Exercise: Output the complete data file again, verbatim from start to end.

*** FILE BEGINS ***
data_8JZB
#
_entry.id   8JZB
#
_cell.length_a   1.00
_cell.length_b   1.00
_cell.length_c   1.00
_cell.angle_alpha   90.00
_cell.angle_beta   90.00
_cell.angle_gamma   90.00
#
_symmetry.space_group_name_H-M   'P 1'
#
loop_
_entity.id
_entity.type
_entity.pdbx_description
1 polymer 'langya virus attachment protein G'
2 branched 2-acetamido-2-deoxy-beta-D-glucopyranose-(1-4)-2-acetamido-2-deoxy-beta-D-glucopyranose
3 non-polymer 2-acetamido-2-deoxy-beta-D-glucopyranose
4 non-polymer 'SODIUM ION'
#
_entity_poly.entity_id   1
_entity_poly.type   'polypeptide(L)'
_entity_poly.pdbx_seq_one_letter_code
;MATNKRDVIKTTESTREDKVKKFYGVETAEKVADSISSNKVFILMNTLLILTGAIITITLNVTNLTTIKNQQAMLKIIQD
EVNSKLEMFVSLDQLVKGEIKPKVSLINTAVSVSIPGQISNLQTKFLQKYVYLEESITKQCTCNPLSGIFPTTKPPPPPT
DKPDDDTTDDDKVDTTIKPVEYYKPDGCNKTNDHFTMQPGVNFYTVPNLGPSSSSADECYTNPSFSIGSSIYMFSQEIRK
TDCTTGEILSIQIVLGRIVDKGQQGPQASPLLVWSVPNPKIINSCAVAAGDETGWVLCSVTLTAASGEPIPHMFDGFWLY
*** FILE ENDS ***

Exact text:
data_8JZB
#
_entry.id   8JZB
#
_cell.length_a   1.00
_cell.length_b   1.00
_cell.length_c   1.00
_cell.angle_alpha   90.00
_cell.angle_beta   90.00
_cell.angle_gamma   90.00
#
_symmetry.space_group_name_H-M   'P 1'
#
loop_
_entity.id
_entity.type
_entity.pdbx_description
1 polymer 'langya virus attachment protein G'
2 branched 2-acetamido-2-deoxy-beta-D-glucopyranose-(1-4)-2-acetamido-2-deoxy-beta-D-glucopyranose
3 non-polymer 2-acetamido-2-deoxy-beta-D-glucopyranose
4 non-polymer 'SODIUM ION'
#
_entity_poly.entity_id   1
_entity_poly.type   'polypeptide(L)'
_entity_poly.pdbx_seq_one_letter_code
;MATNKRDVIKTTESTREDKVKKFYGVETAEKVADSISSNKVFILMNTLLILTGAIITITLNVTNLTTIKNQQAMLKIIQD
EVNSKLEMFVSLDQLVKGEIKPKVSLINTAVSVSIPGQISNLQTKFLQKYVYLEESITKQCTCNPLSGIFPTTKPPPPPT
DKPDDDTTDDDKVDTTIKPVEYYKPDGCNKTNDHFTMQPGVNFYTVPNLGPSSSSADECYTNPSFSIGSSIYMFSQEIRK
TDCTTGEILSIQIVLGRIVDKGQQGPQASPLLVWSVPNPKIINSCAVAAGDETGWVLCSVTLTAASGEPIPHMFDGFWLY